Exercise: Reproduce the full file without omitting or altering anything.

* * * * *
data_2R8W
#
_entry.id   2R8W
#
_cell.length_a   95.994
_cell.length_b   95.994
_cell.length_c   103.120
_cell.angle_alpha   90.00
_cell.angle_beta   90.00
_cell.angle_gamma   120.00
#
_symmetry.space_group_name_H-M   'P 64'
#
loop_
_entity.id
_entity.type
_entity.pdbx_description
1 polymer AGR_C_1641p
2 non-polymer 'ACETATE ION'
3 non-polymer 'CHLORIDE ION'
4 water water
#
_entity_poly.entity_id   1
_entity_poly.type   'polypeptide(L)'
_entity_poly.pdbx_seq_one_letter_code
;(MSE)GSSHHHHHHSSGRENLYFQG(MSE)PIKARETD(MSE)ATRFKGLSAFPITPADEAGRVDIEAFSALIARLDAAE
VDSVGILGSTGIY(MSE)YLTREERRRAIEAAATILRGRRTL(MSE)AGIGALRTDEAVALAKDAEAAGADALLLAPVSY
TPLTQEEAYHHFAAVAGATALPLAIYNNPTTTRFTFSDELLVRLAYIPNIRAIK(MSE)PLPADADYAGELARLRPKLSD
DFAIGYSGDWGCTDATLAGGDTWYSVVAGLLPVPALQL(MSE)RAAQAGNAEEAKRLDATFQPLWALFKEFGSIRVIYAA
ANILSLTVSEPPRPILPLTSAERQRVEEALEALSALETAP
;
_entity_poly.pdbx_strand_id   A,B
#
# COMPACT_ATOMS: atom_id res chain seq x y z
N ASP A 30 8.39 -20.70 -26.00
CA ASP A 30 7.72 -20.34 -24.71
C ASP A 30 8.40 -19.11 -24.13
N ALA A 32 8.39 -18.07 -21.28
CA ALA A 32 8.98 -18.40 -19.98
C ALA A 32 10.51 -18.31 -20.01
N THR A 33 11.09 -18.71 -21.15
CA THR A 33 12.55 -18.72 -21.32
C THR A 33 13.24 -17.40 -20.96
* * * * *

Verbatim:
data_2R8W
#
_entry.id   2R8W
#
_cell.length_a   95.994
_cell.length_b   95.994
_cell.length_c   103.120
_cell.angle_alpha   90.00
_cell.angle_beta   90.00
_cell.angle_gamma   120.00
#
_symmetry.space_group_name_H-M   'P 64'
#
loop_
_entity.id
_entity.type
_entity.pdbx_description
1 polymer AGR_C_1641p
2 non-polymer 'ACETATE ION'
3 non-polymer 'CHLORIDE ION'
4 water water
#
_entity_poly.entity_id   1
_entity_poly.type   'polypeptide(L)'
_entity_poly.pdbx_seq_one_letter_code
;(MSE)GSSHHHHHHSSGRENLYFQG(MSE)PIKARETD(MSE)ATRFKGLSAFPITPADEAGRVDIEAFSALIARLDAAE
VDSVGILGSTGIY(MSE)YLTREERRRAIEAAATILRGRRTL(MSE)AGIGALRTDEAVALAKDAEAAGADALLLAPVSY
TPLTQEEAYHHFAAVAGATALPLAIYNNPTTTRFTFSDELLVRLAYIPNIRAIK(MSE)PLPADADYAGELARLRPKLSD
DFAIGYSGDWGCTDATLAGGDTWYSVVAGLLPVPALQL(MSE)RAAQAGNAEEAKRLDATFQPLWALFKEFGSIRVIYAA
ANILSLTVSEPPRPILPLTSAERQRVEEALEALSALETAP
;
_entity_poly.pdbx_strand_id   A,B
#
# COMPACT_ATOMS: atom_id res chain seq x y z
N ASP A 30 8.39 -20.70 -26.00
CA ASP A 30 7.72 -20.34 -24.71
C ASP A 30 8.40 -19.11 -24.13
N ALA A 32 8.39 -18.07 -21.28
CA ALA A 32 8.98 -18.40 -19.98
C ALA A 32 10.51 -18.31 -20.01
N THR A 33 11.09 -18.71 -21.15
CA THR A 33 12.55 -18.72 -21.32
C THR A 33 13.24 -17.40 -20.96